The sin­cere trolls have nev­er learned how to parse or rea­son. Thus, they can­not be per­suad­ed by facts. Nor can they rec­og­nize the flaws in their own rea­son­ing, even when those flaws are point­ed out to them. As a result, they will be unwill­ing to learn any­thing until they dis­cov­er that they have a lot to learn. Yet they will not make that dis­cov­ery until after they have already learned a lot. So pity the trolls. Just don’t feed them.

narcissists-cover-01Update: Inter­net trolls are basi­cal­ly nar­cis­sists. I explain the psy­chol­o­gy of nar­cis­sists in my new book Don’t Feed the Nar­cis­sists! The Mythol­o­gy and Sci­ence of Men­tal Health. Nar­cis­sists are peo­ple who are try­ing to occu­py a high­er social rank than oth­er peo­ple think they deserve.

Nar­cis­sists want to be large and in-charge. They want the three p’s of social rank (pow­er, pres­tige, and prop­er­ty). Yet they lack the intel­lec­tu­al and social skills to earn the admi­ra­tion and oth­er good­ies that they so des­per­ate­ly desire. As a result, they end up try­ing to bul­ly oth­er peo­ple into sub­mis­sion. Yet this child­ish behav­ior can back­fire. It can cause them to lose social stand­ing.

The Inter­net gives these peo­ple oppor­tu­ni­ties to engage with peo­ple who would nev­er social­ize with them. It offers them count­less oppor­tu­ni­ties to strug­gle for dom­i­nance. Inter­net trolls are basi­cal­ly play­ground bul­lies, but you do not have to allow them to treat your blog as if it were their play­ground.

5 thoughts on “Why Trolls Attack!”

  1. Enjoyed this post.
    I do enjoy the ideas you present and then I do fur­ther research.

    Thanks so much for your thoughts on Trolls… hope I am nev­er one.

    Ron B

  2. Hi, I just want to say I’ve just dis­cov­ered this blog and it’s fab! It’s tech­ni­cal­ly a nutri­tion blog which has the sense to pro­mote the veg­an diet. I’m cur­rent­ly cre­at­ing a veg­an web­site and if you don’t mind I would cer­tain­ly like to link back to your blog post, (as I know very lit­tle about nutrition)and that way you can edu­cate my read­er­ship as well, this is clear­ly a good source of info!

  3. I also meant to say that you are so right about the trolls, and I am going to have to learn to deal with them in a calm and mature way, — and not feed them as you say. Their com­ments wind me up when I read them else­where, I reck­on it’s gonna feel worse when they’re on my own web­site. Thanks for this post.

  4. Hi Lau­rie

    First of all I would like to paint a pic­ture of my sit­u­a­tion so you can appre­ci­ate my frus­tra­tion.

    I’m a veg­an and a keen fit­ness enthu­si­ast. On the out­side I look like a typ­i­cal fit­ness freak who trains hard and eats well and wears reg­u­lar trendy cloth­ing and hair­styles… but when peo­ple get to know me they’re always sur­prized to find out that I am what you would describe as an artis­tic soul and I enjoy what soci­ety believes to be alter­na­tive meth­ods. (Which in my eyes aren’t exact­ly alter­na­tive) If I had a buck every time some­body asked me how I main­tain mus­cle mass on a veg­an diet I’d be a bil­lion­aire!!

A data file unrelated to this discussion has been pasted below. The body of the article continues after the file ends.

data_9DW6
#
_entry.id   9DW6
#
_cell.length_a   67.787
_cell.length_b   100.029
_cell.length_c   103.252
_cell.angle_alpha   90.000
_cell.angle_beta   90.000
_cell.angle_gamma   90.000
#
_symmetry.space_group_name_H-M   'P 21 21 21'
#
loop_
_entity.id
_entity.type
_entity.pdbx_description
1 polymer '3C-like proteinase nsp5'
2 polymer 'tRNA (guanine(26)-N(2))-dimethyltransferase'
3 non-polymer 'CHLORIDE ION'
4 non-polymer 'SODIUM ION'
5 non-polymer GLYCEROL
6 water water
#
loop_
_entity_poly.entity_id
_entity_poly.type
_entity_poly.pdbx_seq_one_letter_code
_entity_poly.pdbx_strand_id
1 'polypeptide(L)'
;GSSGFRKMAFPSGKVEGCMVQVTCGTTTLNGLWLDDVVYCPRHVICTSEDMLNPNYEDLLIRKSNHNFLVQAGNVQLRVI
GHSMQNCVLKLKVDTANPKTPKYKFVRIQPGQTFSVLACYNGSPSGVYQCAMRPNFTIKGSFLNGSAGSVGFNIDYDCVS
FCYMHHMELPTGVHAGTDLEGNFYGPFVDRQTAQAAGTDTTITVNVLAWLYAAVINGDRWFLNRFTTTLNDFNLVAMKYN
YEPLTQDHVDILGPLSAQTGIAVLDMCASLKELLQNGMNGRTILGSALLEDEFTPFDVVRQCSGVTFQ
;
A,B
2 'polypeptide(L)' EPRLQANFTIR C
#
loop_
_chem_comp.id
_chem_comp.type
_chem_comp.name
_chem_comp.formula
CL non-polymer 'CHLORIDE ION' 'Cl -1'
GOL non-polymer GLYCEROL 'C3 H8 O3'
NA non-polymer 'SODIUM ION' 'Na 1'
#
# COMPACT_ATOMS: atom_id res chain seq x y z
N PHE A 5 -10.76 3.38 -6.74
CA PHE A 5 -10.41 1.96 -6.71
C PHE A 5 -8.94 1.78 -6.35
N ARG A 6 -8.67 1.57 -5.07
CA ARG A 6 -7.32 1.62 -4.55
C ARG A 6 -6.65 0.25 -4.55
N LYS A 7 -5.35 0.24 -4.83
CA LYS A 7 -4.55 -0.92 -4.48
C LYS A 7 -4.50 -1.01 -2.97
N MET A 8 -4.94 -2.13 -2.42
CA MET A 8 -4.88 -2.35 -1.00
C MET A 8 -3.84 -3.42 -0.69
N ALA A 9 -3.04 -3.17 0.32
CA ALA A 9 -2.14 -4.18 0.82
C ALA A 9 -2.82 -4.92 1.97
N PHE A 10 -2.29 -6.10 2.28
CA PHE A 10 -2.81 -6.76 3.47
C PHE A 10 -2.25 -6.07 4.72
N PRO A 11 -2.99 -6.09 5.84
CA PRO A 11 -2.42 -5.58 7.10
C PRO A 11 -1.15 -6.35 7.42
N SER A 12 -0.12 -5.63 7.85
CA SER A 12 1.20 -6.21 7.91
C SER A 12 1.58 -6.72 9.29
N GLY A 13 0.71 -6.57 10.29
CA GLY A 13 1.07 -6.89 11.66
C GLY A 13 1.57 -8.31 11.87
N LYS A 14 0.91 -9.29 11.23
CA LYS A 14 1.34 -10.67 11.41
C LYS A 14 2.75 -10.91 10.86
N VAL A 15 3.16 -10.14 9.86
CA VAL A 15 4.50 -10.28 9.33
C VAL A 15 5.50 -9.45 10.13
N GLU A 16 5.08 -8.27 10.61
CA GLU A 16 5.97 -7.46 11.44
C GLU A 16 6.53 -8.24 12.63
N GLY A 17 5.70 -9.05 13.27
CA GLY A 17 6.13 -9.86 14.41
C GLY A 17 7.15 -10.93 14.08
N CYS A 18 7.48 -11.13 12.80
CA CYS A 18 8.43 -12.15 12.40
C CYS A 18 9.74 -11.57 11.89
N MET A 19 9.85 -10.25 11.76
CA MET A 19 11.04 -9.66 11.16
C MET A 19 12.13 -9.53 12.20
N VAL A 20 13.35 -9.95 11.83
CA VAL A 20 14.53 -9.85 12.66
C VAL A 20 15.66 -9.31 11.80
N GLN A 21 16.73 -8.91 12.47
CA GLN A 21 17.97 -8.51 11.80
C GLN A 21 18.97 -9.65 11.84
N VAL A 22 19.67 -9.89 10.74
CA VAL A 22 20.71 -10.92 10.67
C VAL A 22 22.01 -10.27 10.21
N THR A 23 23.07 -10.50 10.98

Cur­rent­ly I’m a Homoeo­path­ic med­i­cine stu­dent in South Africa and I have an undy­ing pas­sion for pre­vent­ing dis­ease and cre­at­ing well­ness. My career and my hob­by go hand in hand. If I’m not in class and I’m not lift­ing weights or run­ning I do research.
    Being involved in the fit­ness indus­try and hav­ing a sis­ter who is a keen fit­ness com­peti­tor, I am bom­bard­ed by what I would call regur­gi­tat­ed hog­wash on a dai­ly basis. The cur­rent sit­u­a­tion of this ‘fit­ness’ indus­try is so alarm­ing to me that I feel like it is my duty to set it right. I think any­body that is active on social net­works and aware of cur­rent media will agree that this fit­ness inspired high pro­tein and ani­mal prod­uct diet is show­ing no signs of slow­ing down. Peo­ple are so brain­washed that you can’t even con­vince them with sci­en­tif­ic facts about phys­i­ol­o­gy I study at var­si­ty that what they are doing is wrong!! (I have this debate with my sis­ter every day… bless her… I love her too bits… BUT.…)
    In my pur­suit of knowl­edge I am find­ing con­tra­dic­to­ry infor­ma­tion every­where.…

    And now I final­ly found a blog that I can read and not feel con­fused about. Thank you!!!

    I think a lot of my frus­tra­tion when doing research is due to the Dun­ning-Kruger effect that you men­tioned. I have late­ly been giv­ing this issue the name of “the sheep effect” where une­d­u­cat­ed peo­ple (like these gym bun­nies) like to just fol­low the mass­es and regur­gi­tate any infor­ma­tion that they have read.

    What I have resort­ed to now is silence.… When I find myself in a sit­u­a­tion where peo­ple are say­ing “baaaah” I bite my tongue because I just know that I am going to waste my ener­gy.


    Late­ly I’ve been feel­ing bad about it…
    The rea­son why I’m study­ing to become a doc­tor is because I want to help peo­ple and how am I help­ing by let­ting them kill them­selves?

    So thank you for giv­ing me new inspi­ra­tion to preach what I prac­tise.
    I love your blog and hope that we can share knowl­edge form this moment forth.


    Christe Kotze